4.1SE: An airplane has 100 seats for passengers. Assume that the probabili...
 4.2SE: The number of large cracks in a length of pavement along a certain ...
 4.3SE: Pea plants contain two genes for seed color, each of which may be Y...
 4.4SE: A simple random sample X1,..., Xn is drawn from a population, and t...
 4.5SE: The Environmental Protection Agency (EPA) has contracted with your ...
 4.6SE: In the article "Occurrence and Distribution of Ammonium in Iowa Gro...
 4.7SE: Medication used to treat & certain condition is administered by syr...
 4.8SE: A certain type of plywood consists of five layers. The thicknesses ...
 4.9SE: The intake valve clearances on new engines of a certain type are no...
 4.10SE: The stiffness of a certain type of steel beam used in building cons...
 4.11SE: In a certain process, the probability of producing an defective com...
 4.12SE: A process that polishes a mirrored surface leaves an average of 2 s...
 4.13SE: Yeast cells are suspended in a liquid medium. A 2 mL sample of the ...
 4.14SE: A plate is attached to its base by 10 bolts. Each bolt is inspected...
 4.15SE: Thicknesses of shims are normally distributed with mean 1.5 mm and ...
 4.16SE: The lifetime of a microprocessor is exponentially distributed with ...
 4.17SE: The lifetime of a bearing (in years) follows the Weibull distributi...
 4.18SE: The length of time to perform an oil change at a certain shop is no...
 4.19SE: A cereal manufacturer claims that the gross weight (including packa...
 4.20SE: Someone claims that the number of hits on his website has a Poisson...
 4.21SE: A distribution sometimes used to model the largest item in a sample...
 4.22SE: An alternative to the lognormal distribution for modeling highly sk...
 4.23SE: A distribution that has been used to model tolerance levels in bioa...
 4.24SE: Radioactive mass 1 emits particles at a mean rate of ?1 per second,...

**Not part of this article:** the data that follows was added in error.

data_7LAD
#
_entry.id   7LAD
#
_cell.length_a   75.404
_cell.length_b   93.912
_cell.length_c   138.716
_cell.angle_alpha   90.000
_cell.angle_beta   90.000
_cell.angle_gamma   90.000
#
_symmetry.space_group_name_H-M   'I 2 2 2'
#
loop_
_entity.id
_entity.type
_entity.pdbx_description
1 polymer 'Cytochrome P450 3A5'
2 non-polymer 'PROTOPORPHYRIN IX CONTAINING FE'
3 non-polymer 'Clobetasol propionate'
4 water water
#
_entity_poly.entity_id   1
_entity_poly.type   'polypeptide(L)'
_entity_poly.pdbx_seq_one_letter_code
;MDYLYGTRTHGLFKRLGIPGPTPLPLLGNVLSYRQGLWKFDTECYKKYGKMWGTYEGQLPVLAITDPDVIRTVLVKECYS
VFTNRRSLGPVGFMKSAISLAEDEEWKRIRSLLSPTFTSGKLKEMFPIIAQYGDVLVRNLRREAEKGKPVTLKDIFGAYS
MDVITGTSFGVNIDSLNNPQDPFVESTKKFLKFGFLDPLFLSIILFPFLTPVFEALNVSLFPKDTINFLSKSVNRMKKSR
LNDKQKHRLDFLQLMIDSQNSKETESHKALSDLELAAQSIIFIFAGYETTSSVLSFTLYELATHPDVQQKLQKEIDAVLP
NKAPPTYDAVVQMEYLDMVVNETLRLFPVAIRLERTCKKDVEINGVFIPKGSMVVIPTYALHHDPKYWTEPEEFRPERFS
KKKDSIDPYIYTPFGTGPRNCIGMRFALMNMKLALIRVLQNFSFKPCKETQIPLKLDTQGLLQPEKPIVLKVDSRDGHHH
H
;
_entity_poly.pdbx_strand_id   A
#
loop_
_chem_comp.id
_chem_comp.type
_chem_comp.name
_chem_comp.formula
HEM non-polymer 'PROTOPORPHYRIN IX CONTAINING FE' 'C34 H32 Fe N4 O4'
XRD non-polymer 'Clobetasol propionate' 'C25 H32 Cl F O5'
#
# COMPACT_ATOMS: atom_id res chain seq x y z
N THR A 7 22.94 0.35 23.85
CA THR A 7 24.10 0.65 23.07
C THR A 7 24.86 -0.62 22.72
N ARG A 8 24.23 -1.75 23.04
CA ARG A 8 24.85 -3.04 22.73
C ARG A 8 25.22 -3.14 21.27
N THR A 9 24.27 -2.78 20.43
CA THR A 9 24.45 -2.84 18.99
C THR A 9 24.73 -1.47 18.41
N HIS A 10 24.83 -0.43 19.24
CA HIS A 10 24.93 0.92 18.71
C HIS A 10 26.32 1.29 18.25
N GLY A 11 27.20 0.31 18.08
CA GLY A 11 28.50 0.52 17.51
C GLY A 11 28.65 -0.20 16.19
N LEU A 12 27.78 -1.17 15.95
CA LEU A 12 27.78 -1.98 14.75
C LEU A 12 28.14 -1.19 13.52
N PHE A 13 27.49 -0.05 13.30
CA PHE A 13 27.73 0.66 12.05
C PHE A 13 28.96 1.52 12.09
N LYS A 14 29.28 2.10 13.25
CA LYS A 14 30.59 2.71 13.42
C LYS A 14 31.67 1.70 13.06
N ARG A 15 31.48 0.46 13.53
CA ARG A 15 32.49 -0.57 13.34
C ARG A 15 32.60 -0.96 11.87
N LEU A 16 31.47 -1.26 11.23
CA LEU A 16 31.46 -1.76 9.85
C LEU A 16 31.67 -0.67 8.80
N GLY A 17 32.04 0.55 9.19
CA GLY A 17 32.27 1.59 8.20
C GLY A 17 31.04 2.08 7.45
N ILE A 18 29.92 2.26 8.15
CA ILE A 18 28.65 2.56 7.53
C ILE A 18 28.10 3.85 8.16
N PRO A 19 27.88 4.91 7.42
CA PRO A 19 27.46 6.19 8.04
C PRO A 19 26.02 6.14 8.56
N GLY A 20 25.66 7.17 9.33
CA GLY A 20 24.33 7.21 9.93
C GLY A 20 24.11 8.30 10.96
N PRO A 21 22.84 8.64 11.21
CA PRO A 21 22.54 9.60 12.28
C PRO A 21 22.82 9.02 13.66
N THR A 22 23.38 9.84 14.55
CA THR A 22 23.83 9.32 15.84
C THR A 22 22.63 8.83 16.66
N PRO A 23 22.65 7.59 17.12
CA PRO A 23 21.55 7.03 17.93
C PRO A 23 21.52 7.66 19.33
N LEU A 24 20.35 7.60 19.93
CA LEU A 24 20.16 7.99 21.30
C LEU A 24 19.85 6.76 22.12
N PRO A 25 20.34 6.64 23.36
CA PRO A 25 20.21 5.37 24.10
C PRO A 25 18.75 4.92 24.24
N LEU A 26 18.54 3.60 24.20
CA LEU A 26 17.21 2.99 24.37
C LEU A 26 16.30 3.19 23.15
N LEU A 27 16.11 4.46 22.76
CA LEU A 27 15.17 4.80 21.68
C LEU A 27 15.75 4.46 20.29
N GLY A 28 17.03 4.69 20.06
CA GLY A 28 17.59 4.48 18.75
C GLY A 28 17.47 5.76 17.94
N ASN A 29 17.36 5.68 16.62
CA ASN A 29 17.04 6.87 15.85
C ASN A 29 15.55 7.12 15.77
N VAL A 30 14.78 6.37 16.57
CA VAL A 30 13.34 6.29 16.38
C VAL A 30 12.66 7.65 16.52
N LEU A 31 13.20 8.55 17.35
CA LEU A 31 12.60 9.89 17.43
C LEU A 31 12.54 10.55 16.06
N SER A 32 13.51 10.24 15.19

4.25SE: Let X ~ Geom(p). Let s ? 0 be an integer.a. Show that P(X > s) = (1...
 4.26SE: A stick of length 1 is broken at a point chosen uniformly along its...
 4.27SE: Let X represent the lifetime of a component, in weeks. Let Y repres...
 4.28SE: Let X ~ Bin(n, p).a. Show that if x is an integer between 1 and n i...
 4.29SE: Let X ~ Poisson(?).a. Show that if x is a positive integer, then __...
 4.30SE: Let Z ~ N(0, 1), and let X = ?Z +µ where p and ? > 0 are constants....
Solutions for Chapter 4: Statistics for Engineers and Scientists 4th Edition
Full solutions for Statistics for Engineers and Scientists  4th Edition
ISBN: 9780073401331
Solutions for Chapter 4
Get Full SolutionsStatistics for Engineers and Scientists was written by and is associated to the ISBN: 9780073401331. Since 30 problems in chapter 4 have been answered, more than 263321 students have viewed full stepbystep solutions from this chapter. Chapter 4 includes 30 full stepbystep solutions. This expansive textbook survival guide covers the following chapters and their solutions. This textbook survival guide was created for the textbook: Statistics for Engineers and Scientists , edition: 4.

2 k p  factorial experiment
A fractional factorial experiment with k factors tested in a 2 ? p fraction with all factors tested at only two levels (settings) each